Analysis of research article by Clarissa Giebel for the Mental Elf
Article: Ballard C, et al. (2015) Impact of Antipsychotic Review and Nonpharmacological Intervention on Antipsychotic Use, Neuropsychiatric Symptoms, and Mortality in People With Dementia Living in Nursing Homes: A Factorial Cluster. American Journal of Psychiatry 2015 http://dx.doi.org/10.1176/appi.ajp.2015.15010130
‘This is a really substantial randomised controlled trial, that takes into account a complex set of interventions. It is great to see that the trial integrated evidence-based interventions, which were based on existing manuals, such as the Seattle protocol for the exercise intervention. This increases the trial credibility and methodological strength.
As the authors point out, there needs to be a shift away from solely prescribing antipsychotics to using nonpharmacological interventions also, or, in some cases, as an alternative. Hence, it’s recommended that practice guidelines are changed. Indeed, a shift towards nonpharmacological interventions isn’t specific to antipsychotic prescription only. There are many areas in which nonpharmacological interventions can be effective, such as cognition or everyday functioning (Giebel & Challis, 2015). Plus, with the majority of people with dementia being 65 years or older, and most likely already taking several medications, we should be trying to avoid offering more medication wherever possible. Looking at the interventions offered here also, increasing social activities and physical functioning will have additional benefits to the residents’ well-being and cardiovascular functioning.’
Cooper, C. et al. Age Ageing (2015). First published online: November 18, 2015
Background: UK National Dementia Strategies prioritise fair access to dementia treatments for the whole population. We investigated for the first time inequalities in NHS national dementia prescribing and how they have varied between UK countries and over time.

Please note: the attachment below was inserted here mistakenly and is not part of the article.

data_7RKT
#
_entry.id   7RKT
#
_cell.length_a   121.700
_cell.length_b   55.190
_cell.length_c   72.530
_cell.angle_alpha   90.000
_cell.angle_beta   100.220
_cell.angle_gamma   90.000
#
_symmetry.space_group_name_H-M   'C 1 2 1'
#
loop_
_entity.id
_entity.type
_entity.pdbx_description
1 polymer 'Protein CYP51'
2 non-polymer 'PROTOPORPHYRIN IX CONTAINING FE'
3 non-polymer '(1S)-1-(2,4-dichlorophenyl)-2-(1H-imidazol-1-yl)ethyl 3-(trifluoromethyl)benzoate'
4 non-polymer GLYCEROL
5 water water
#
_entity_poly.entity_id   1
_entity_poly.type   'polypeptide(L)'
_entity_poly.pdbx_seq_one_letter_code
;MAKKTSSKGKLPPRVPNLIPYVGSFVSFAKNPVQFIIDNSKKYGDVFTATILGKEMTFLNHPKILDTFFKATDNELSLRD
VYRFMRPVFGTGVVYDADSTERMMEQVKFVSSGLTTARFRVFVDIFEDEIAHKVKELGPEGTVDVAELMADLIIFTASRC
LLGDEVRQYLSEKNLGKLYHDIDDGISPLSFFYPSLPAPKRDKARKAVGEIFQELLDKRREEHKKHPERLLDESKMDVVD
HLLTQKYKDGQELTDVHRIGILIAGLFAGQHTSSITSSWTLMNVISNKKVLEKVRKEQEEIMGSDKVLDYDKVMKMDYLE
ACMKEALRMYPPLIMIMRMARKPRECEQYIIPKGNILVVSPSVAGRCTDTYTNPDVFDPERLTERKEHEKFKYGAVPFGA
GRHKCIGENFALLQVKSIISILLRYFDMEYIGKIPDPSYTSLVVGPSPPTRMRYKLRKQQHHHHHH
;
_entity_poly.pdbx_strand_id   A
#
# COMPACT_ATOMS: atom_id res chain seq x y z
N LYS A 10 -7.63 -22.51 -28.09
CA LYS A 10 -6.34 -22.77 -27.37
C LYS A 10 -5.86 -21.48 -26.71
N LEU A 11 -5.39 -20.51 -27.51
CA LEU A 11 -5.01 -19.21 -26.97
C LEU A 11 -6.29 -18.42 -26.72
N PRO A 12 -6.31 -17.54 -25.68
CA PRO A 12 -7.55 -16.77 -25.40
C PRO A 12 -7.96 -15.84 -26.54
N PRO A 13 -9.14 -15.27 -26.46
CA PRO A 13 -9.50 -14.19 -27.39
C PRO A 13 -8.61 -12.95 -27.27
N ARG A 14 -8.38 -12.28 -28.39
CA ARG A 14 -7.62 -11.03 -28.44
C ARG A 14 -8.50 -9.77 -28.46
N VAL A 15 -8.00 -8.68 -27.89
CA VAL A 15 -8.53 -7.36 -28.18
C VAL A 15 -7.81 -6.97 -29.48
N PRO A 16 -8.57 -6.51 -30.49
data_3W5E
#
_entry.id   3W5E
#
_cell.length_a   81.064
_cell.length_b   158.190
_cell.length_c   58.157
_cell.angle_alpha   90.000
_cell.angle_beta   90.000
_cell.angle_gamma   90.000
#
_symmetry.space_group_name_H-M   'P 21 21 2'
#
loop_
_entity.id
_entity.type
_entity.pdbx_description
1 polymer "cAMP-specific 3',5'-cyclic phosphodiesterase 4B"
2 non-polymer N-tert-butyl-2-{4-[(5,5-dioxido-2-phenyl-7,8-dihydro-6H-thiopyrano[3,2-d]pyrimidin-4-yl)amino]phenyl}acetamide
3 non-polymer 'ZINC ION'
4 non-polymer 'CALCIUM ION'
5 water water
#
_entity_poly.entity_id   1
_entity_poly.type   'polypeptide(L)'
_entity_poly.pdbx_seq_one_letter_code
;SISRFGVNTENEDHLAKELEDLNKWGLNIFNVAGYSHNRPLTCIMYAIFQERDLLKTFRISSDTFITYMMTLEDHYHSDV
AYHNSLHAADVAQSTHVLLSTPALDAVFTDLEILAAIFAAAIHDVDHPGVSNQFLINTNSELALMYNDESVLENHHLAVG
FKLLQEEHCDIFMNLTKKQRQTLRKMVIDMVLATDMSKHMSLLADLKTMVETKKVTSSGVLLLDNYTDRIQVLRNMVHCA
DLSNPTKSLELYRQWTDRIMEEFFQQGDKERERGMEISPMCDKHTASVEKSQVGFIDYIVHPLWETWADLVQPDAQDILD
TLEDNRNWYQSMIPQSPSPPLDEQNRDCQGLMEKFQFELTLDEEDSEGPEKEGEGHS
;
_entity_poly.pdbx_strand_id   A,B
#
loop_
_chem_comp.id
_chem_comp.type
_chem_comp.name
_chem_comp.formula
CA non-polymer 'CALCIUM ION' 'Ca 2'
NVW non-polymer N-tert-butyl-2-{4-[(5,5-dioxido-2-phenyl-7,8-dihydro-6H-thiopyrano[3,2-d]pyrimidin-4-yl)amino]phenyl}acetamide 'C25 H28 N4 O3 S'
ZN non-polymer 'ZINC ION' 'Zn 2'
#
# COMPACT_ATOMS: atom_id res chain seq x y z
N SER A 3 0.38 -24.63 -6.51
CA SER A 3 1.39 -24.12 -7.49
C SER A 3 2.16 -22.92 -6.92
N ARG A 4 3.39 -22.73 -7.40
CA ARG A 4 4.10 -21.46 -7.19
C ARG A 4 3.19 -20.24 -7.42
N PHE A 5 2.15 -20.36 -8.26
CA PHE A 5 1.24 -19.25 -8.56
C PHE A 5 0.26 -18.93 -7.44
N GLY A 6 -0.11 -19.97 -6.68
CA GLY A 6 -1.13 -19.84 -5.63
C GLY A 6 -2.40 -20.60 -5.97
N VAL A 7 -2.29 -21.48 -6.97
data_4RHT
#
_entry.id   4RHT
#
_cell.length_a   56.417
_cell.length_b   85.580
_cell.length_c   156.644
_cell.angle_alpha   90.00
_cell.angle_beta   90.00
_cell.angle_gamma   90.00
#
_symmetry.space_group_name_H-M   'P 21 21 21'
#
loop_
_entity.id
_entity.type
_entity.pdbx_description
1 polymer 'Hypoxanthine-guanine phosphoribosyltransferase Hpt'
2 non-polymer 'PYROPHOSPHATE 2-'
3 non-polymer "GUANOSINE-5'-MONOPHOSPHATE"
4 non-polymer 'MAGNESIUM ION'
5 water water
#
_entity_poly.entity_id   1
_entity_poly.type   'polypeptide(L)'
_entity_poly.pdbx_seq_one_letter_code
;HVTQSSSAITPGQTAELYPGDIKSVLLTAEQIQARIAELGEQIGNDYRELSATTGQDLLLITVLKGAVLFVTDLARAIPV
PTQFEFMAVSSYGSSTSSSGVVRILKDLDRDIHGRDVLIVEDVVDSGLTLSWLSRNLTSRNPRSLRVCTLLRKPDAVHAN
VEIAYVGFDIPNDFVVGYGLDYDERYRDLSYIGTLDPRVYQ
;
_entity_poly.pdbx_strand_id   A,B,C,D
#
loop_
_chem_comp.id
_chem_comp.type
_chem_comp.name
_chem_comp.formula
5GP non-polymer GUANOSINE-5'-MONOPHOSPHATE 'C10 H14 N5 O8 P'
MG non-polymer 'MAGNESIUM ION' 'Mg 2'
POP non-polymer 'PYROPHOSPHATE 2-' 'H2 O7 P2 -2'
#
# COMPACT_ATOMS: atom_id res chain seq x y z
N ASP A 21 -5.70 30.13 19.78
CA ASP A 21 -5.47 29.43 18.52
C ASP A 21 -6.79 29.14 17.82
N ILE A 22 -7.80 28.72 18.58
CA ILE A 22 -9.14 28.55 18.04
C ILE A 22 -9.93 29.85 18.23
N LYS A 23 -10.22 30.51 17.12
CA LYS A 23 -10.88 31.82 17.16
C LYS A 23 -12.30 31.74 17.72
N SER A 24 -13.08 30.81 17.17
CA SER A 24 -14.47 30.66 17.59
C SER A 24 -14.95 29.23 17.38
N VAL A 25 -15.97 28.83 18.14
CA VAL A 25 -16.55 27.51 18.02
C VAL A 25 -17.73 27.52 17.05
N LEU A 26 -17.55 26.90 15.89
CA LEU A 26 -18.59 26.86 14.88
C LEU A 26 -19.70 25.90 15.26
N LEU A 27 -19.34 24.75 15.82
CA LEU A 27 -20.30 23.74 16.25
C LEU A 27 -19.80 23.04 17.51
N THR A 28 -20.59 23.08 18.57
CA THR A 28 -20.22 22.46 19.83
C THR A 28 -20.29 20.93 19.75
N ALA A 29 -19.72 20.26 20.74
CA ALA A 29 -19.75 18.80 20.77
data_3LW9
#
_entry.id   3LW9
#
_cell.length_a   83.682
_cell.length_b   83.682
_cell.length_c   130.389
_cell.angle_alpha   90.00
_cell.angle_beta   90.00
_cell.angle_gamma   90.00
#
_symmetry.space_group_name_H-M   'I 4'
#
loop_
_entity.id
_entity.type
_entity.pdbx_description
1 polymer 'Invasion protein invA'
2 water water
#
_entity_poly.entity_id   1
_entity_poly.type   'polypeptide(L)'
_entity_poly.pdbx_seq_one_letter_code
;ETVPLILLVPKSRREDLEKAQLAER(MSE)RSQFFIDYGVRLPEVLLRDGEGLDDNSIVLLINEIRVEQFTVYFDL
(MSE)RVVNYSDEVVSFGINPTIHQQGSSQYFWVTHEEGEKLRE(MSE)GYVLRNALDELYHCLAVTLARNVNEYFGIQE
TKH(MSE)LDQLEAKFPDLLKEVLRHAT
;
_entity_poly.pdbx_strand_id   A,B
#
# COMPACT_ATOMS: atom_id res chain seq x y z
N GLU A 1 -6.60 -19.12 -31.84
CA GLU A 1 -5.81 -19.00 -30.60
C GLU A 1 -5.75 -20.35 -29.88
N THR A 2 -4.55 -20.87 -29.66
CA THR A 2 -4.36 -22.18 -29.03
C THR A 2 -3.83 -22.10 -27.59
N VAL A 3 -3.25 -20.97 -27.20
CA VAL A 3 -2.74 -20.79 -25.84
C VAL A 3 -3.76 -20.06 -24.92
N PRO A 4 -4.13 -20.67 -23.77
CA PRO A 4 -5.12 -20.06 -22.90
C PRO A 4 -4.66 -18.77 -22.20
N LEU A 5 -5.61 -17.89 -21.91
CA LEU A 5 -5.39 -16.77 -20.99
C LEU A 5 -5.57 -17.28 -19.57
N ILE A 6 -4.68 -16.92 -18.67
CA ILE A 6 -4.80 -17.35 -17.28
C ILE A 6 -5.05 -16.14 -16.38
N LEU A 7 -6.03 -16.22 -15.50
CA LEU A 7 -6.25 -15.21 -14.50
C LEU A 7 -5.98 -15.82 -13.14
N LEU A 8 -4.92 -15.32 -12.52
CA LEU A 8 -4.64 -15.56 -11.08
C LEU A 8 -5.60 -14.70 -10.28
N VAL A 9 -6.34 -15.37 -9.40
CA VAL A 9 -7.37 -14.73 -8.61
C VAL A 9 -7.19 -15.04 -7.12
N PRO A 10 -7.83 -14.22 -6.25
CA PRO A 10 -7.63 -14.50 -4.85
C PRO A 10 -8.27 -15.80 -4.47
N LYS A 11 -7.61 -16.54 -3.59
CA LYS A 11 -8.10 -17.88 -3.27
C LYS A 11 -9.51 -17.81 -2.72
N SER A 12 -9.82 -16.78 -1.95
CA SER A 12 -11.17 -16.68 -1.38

Method: we investigated the association between Townsend deprivation score and anti-dementia drug prescribing in 77,045 dementia patients from UK primary care records from 2002 to 2013.
Results: we included 77,045 patients with recorded dementia diagnosis or anti-dementia drug prescription. Least deprived patients were 25% more likely to be initiated on anti-dementia drugs than the most deprived (adjusted incidence rate ratio 1.25, 95% confidence interval 1.19–1.31). This was driven by data from English practices where prescribing rates were consistently lower in more deprived patients compared with Scotland, Northern Ireland and Wales, where prescribing was not related to deprivation quintile. Compared with English practices, anti-dementia medication was prescribed more often in Northern Irish (1.81, 1.41–2.34) and less in Welsh practices (0.68, 0.55–0.82), with a trend towards more prescribing in Scottish practices (1.14, 0.98–1.32). Drug initiation rates were also higher in younger people and men.
Conclusion: four years after the English National Dementia Strategy, there is no evidence that the Strategy’s key objective of reducing treatment inequalities is being achieved. Higher overall anti-dementia drug prescribing in Scottish and Northern Irish practices, and differing clinical guidelines in Scotland from other UK countries might explain greater equality in prescribing in these countries. Strategies to offer treatment to more deprived people with dementia in England are needed.
Analysis of data from the DOMINO-AD Trialindicates that the drug Donepezil may be effective in avoiding care home admissions in more advanced cases of Alzheimer’s Disease. Discontinuation of donepezil appears to be associated with an increased risk of nursing home admissions in community-living patients with moderate-to-severe Alzheimer’s Disease during the first 12 months following drug cessation.
Trial begins to investigate diabetes drug’s potential for Alzheimer’s disease
It has been reported today that a drug commonly used to treat type 2 diabetes is to be tested in a clinical trial for Alzheimer’s disease. The drug, liraglutide, is to be evaluated in a phase 2 trial of people in the early stages of Alzheimer’s at centres across the UK.